Cohabitation in the United States has increased by more than 1,500 percent in the past half century. In 1960, about 450,000 unmarried couples lived together. Now the number is more than 7.5 million. The majority of young adults in their 20s will live with a romantic partner at least once, and more than half of all marriages will be preceded by cohabitation. This shift has been attributed to the sexual revolution and the availability of birth control, and in our current economy, sharing the bills makes cohabiting appealing. But when you talk to people in their 20s, you also hear about something else: cohabitation as prophylaxis.

In a nationwide survey conducted in 2001 by the National Marriage Project, then at Rutgers and now at the University of Virginia, nearly half of 20-somethings agreed with the statement, “You would only marry someone if he or she agreed to live together with you first, so that you could find out whether you really get along.” About two-thirds said they believed that moving in together before marriage was a good way to avoid divorce.

That’s a nice idea – wanting protection against divorce. But I think these hopeful attitudes that young people have about cohabitation and the utility / harmlessness of premarital sex, is so much whistling past the graveyard. The fact is that cohabitation does not improve marital stability. Young people believe it because they want to believe it. Let’s look at the evidence to see why.

Cohabitation is a bad idea because what it says is that sex is not to be confined to marriage, but it is instead for recreational purposes outside of marriage. If men and women cannot demonstrate that they are capable of self-control prior to marrying by functioning in a relationship based on commitment and not based on pleasure, then they are not qualified for marriage. Cohabitation is associated with higher risks of divorce because it works to undermine the need for quality communication during courting and the need for commitment that is based on discipline, instead of pleasure.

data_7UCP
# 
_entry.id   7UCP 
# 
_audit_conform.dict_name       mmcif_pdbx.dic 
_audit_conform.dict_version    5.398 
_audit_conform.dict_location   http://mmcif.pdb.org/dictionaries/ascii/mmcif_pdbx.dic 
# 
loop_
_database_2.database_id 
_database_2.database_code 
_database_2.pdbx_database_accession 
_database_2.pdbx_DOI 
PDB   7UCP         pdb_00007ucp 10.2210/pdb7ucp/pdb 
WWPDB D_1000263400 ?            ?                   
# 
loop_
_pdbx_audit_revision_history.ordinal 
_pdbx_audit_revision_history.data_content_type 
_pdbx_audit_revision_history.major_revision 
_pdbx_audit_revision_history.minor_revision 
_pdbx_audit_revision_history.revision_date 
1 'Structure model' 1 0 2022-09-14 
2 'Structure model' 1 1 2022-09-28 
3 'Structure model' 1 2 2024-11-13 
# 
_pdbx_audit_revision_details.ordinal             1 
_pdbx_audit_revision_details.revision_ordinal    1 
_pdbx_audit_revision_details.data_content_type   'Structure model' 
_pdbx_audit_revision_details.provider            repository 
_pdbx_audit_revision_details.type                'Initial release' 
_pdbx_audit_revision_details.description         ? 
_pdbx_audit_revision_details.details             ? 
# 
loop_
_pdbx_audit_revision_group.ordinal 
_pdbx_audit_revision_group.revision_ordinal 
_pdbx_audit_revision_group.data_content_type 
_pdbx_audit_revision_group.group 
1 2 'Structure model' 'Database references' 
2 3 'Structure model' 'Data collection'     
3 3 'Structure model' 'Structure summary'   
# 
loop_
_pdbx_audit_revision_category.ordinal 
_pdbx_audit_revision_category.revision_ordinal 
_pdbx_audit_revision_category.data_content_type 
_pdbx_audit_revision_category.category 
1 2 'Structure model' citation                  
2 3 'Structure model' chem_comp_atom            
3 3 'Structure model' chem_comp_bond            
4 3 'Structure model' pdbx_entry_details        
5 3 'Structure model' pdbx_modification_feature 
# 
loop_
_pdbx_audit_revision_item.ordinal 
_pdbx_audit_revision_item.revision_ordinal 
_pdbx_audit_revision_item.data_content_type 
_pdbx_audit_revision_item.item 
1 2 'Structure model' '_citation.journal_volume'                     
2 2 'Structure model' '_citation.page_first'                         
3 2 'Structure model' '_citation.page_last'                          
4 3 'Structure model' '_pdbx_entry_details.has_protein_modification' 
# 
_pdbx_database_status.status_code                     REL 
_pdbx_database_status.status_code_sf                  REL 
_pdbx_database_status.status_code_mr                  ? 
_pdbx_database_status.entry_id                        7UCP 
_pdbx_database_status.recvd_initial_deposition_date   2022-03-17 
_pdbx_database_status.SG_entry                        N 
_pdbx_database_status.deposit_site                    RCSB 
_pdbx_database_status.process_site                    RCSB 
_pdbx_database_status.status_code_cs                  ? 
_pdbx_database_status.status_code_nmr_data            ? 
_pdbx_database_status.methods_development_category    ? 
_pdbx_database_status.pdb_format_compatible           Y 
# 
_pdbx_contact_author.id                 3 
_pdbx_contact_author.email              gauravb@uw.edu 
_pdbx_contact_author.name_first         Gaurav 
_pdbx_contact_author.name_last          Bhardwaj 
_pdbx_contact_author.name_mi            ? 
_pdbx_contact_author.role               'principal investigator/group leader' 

Research has shown that pre-marital chastity produces more stable and higher quality marriages. And that’s because chastity helps people to focus on conversations and obligations instead of the recreational sex which clouds the judgment and glosses over the seriousness of marriage. Premarital sex rushes the relationship to the point where it is harder to break it off because of the sunk costs of sex and the pain of the break-up. Courtship is the time to discuss the things that break up marriages, like finances and division of labor. It is also the time to demonstrate self-control and fidelity.

More:

Couples who cohabit before marriage (and especially before an engagement or an otherwise clear commitment) tend to be less satisfied with their marriages — and more likely to divorce — than couples who do not. These negative outcomes are called the cohabitation effect.

Researchers originally attributed the cohabitation effect to selection, or the idea that cohabitors were less conventional about marriage and thus more open to divorce. As cohabitation has become a norm, however, studies have shown that the effect is not entirely explained by individual characteristics like religion, education or politics. Research suggests that at least some of the risks may lie in cohabitation itself.